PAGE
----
Cavafy Archive

C. P. Cavafy


By C. P. Cavafy

Translated by Daniel Mendelsohn

547 pp. Alfred A. Knopf. $35


By C. P. Cavafy

Translated by Daniel Mendelsohn

121 pp. Alfred A. Knopf. $30

In what ways did Cavafy stand at an angle to the universe? He was born in Alexandria in 1863 to a family that could trace its lineage back to the nobility of the Byzantine Empire. His father, originally from Constantinople, was a partner in a successful export business that maintained offices in London and Liverpool as well as several cities in Egypt; the young Cavafy lived in England for five years, acquiring both a longstanding fascination with English poetry and a slightly British inflection that accented his Greek. But when his father died, Cavafy's family was plunged into poverty. Socially, linguistically, personally, Cavafy lived on the outskirts. He had his first homo­sexual affair around the age of 20. Soon after, he found a job in the Irrigation Office of the Ministry of Public Works — the "Third Circle of Irrigation" — where he worked for more than 30 years. He wrote consistently but almost never published through traditional means. There is nothing more detrimental to art, he maintained, than succumbing to "how the public thinks and what it likes and what it will buy."
Today, Cavafy is well known for writing what might initially seem like two kinds of poems. Beginning in 1911, he wrote poems depicting homosexual desire with an unsensational directness: "They were slow getting dressed, they were sorry to cover / the beauty of their supple nudity / which harmonized so well with the comeliness of their faces." At the same time, he wrote poems about Greek history — not the well-known glories of the classical era but the long decline that finally concluded with the collapse of the Byzantine Empire: "He wasn't completely wrong, poor old Gemistus / (let Lord Andronicus and the patriarch suspect him if they like), / in wanting us, telling us to become pagan once again."
But as Mendelsohn argues in his elegant introduction to the poems, any division between the erotic and historical poems is facile. Whether Cavafy is describing an ancient political intrigue or an erotic encounter that occurred last week, his topic is the passage of time. The lines I've just quoted are in fact from the same unfinished poem, "After the Swim": the naked youths, dressing on the beach, are revealed to be students of Gemistus, a Byzantine Neo­platonist who was condemned by authorities of the Orthodox Church for proclaiming that Zeus was the supreme god.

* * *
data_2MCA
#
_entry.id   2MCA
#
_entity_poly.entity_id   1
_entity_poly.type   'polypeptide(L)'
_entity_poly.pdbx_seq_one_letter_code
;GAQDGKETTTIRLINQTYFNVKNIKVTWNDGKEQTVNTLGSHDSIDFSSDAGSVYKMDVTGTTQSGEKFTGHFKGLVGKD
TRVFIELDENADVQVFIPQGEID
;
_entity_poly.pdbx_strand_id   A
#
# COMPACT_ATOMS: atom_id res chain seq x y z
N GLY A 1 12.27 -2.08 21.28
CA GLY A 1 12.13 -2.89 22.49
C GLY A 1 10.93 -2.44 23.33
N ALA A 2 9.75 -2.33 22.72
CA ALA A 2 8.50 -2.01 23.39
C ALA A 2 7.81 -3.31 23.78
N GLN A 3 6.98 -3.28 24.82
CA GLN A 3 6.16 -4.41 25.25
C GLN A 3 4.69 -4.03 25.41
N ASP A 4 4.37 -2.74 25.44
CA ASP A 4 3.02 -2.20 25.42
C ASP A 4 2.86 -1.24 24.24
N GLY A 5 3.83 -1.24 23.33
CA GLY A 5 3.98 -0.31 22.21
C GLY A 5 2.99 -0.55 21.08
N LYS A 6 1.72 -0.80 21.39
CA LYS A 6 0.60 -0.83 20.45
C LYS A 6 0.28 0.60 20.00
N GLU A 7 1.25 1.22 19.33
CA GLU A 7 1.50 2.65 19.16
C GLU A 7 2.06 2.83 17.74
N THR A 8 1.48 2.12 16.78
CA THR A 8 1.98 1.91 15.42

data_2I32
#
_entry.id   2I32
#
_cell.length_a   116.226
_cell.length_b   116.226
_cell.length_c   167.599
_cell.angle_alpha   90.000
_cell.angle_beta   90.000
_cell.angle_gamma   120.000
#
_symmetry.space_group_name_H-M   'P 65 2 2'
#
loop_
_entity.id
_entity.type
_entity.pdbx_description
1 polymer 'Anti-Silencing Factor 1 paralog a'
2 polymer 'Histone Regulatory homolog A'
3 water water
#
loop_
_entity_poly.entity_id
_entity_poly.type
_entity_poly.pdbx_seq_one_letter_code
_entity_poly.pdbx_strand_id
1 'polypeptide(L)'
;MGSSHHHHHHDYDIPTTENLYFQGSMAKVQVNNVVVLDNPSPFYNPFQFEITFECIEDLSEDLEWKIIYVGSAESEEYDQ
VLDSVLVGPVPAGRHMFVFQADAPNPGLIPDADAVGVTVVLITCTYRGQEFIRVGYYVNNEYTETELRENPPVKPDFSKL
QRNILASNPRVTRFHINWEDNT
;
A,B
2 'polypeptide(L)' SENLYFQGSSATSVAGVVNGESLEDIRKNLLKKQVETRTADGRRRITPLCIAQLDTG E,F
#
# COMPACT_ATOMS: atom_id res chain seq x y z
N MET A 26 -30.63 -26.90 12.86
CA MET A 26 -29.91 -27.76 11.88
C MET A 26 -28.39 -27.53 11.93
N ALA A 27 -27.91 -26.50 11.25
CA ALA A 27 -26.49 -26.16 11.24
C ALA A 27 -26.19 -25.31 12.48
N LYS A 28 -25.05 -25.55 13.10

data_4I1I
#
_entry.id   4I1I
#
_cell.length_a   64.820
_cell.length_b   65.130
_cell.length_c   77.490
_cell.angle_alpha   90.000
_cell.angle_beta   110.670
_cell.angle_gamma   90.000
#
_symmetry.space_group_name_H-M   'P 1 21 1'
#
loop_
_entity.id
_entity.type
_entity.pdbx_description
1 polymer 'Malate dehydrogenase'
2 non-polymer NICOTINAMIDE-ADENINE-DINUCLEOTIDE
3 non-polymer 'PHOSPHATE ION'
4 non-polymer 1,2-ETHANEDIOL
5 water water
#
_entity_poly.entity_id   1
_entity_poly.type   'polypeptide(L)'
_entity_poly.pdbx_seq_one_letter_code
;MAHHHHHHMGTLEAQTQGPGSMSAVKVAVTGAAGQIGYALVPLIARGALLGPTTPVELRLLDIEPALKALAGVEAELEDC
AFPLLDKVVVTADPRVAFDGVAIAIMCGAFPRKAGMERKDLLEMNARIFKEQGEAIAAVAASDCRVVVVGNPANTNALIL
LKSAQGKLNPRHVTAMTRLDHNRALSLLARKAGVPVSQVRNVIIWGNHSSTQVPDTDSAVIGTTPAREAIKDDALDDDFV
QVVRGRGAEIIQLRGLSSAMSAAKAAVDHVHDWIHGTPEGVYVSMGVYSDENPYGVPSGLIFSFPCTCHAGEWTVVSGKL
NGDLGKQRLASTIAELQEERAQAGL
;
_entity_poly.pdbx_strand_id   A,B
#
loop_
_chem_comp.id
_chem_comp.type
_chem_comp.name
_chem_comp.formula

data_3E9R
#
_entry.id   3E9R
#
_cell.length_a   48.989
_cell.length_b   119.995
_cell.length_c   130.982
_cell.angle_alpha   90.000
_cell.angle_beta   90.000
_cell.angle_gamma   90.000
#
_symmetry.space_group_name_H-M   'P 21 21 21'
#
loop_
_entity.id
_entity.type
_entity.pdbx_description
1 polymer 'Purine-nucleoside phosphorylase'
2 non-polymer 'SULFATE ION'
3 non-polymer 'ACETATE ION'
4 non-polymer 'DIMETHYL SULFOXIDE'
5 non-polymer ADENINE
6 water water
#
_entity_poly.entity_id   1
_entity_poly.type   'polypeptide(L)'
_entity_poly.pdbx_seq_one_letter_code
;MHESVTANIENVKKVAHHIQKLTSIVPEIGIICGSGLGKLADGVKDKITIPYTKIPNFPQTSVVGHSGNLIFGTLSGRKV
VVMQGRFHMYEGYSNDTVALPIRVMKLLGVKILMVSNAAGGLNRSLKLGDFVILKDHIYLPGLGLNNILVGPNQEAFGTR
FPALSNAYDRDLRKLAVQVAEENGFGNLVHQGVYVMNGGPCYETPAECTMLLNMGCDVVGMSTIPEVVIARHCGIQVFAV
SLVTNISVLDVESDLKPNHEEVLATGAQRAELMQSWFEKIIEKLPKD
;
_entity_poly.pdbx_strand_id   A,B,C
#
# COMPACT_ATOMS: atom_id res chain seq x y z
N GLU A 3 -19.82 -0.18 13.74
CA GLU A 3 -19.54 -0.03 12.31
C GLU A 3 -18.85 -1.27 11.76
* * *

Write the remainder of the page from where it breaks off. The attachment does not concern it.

In Cavafy's world, everything has already happened. The fortune is spent, the pantheon abandoned, the body grown old. This overpowering sense of belatedness is what provokes the tone of his poems — rueful, distanced, knowing but never wise. Mendelsohn maintains that, given the translatability of Cavafy's tone, he has focused his attention on "other aspects of the poetry" — the exquisite care Cavafy took with diction, syntax, meter and rhyme. But in fact this is not exactly the case. It is only through attention to these minute aspects of poetic language that tone is produced. And Mendelsohn is assiduously attentive.
Earlier translators have, to varying degrees, rightly emphasized the prosaic flatness of Cavafy's language; the flatness is crucial to the emotional power of the poems, since it prevents their irony from seeming caustic, their longing from seeming nostalgic. But as Mendelsohn shows, Cavafy's language was in subtle ways more artificial than we've understood. Most important, Cavafy mingled high and low diction, employing both vernacular Greek and a literary Greek invented at the turn of the 19th century. Taking advantage of the fact that English contains words descended not only from German but from Latin roots, Mendelsohn's translations shift similarly between the lofty and the mundane:

I ask myself whether in antique times
glorious Alexandria possessed a
youth more beauteous,
a kid more perfect than he.

This poem, "Days of 1909, '10, and '11," extols the beauty of a working-class boy who sells his body to buy expensive clothes. The tensions between high and low are registered in the diction. Following a line dominated by Latinate words (glorious, possessed, beauteous), the Germanic and colloquial monosyllable in the third line carries an unexpected poignancy: a kid.

This shift in diction lets us hear something crucial about Cavafy's tone (a directness that is never not elegant), but it also lets Mendelsohn's translation exist fully as an English poem. Because of the polyglot nature of the English language, the sound of great English poetry is the sound of monosyllabic Germanic words chiming against multisyllabic Latinate words (Shakespeare's "seas incarnadine" or Tennyson's "immemorial elms"). Echoing such effects, Mendelsohn makes me wonder if it wasn't the deliciously mongrel nature of English, which Cavafy spoke and wrote perfectly, that first provoked him to forge his own hybridized idiom. The fact that the few poems Cavafy wrote in English contain phrases like "penetrating eye" and "transcendent star" (the Latinate word wedged against the Germanic) suggests that the poet's ear for English was at least as acute as his translator's.